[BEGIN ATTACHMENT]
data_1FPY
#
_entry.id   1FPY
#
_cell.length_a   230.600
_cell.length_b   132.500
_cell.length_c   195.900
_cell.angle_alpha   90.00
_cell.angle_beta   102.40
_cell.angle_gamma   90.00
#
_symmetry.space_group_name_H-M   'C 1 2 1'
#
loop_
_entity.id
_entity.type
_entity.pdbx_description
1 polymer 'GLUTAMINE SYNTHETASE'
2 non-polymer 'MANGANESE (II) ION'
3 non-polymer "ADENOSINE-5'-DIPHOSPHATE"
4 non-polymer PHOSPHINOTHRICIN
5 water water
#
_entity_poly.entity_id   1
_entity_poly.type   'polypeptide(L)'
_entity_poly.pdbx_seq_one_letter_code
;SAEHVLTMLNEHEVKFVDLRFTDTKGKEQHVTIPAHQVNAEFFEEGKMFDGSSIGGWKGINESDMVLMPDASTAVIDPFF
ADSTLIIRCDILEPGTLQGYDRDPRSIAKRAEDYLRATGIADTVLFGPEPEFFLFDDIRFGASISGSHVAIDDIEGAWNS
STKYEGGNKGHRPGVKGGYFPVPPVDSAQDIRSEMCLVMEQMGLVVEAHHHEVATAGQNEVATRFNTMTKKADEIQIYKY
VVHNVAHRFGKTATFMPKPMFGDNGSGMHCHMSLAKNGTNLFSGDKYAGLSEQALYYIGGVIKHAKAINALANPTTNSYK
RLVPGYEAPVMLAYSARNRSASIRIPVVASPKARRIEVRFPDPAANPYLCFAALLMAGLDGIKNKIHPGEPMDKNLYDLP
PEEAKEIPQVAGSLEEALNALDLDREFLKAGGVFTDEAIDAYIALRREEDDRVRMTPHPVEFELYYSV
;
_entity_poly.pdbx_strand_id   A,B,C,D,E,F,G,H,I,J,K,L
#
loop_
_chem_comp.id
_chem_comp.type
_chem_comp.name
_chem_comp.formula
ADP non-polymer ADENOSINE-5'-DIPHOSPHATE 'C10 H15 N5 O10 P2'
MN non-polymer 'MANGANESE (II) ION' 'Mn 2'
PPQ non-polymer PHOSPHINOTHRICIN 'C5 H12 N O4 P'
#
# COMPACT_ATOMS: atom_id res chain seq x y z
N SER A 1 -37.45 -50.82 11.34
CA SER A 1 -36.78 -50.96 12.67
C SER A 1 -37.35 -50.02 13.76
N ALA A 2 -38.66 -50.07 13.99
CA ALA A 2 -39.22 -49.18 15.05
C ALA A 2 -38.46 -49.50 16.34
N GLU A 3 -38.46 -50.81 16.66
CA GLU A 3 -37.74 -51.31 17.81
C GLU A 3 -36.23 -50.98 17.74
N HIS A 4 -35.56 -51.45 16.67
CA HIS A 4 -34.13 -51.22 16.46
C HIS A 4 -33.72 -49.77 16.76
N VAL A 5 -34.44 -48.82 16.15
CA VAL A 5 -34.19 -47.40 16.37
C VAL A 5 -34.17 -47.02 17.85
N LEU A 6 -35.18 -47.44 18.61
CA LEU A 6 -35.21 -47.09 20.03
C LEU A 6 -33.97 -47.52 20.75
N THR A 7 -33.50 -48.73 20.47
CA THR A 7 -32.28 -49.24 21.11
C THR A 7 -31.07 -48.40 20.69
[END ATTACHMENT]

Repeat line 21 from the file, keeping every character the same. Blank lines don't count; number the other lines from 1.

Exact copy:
4 non-polymer PHOSPHINOTHRICIN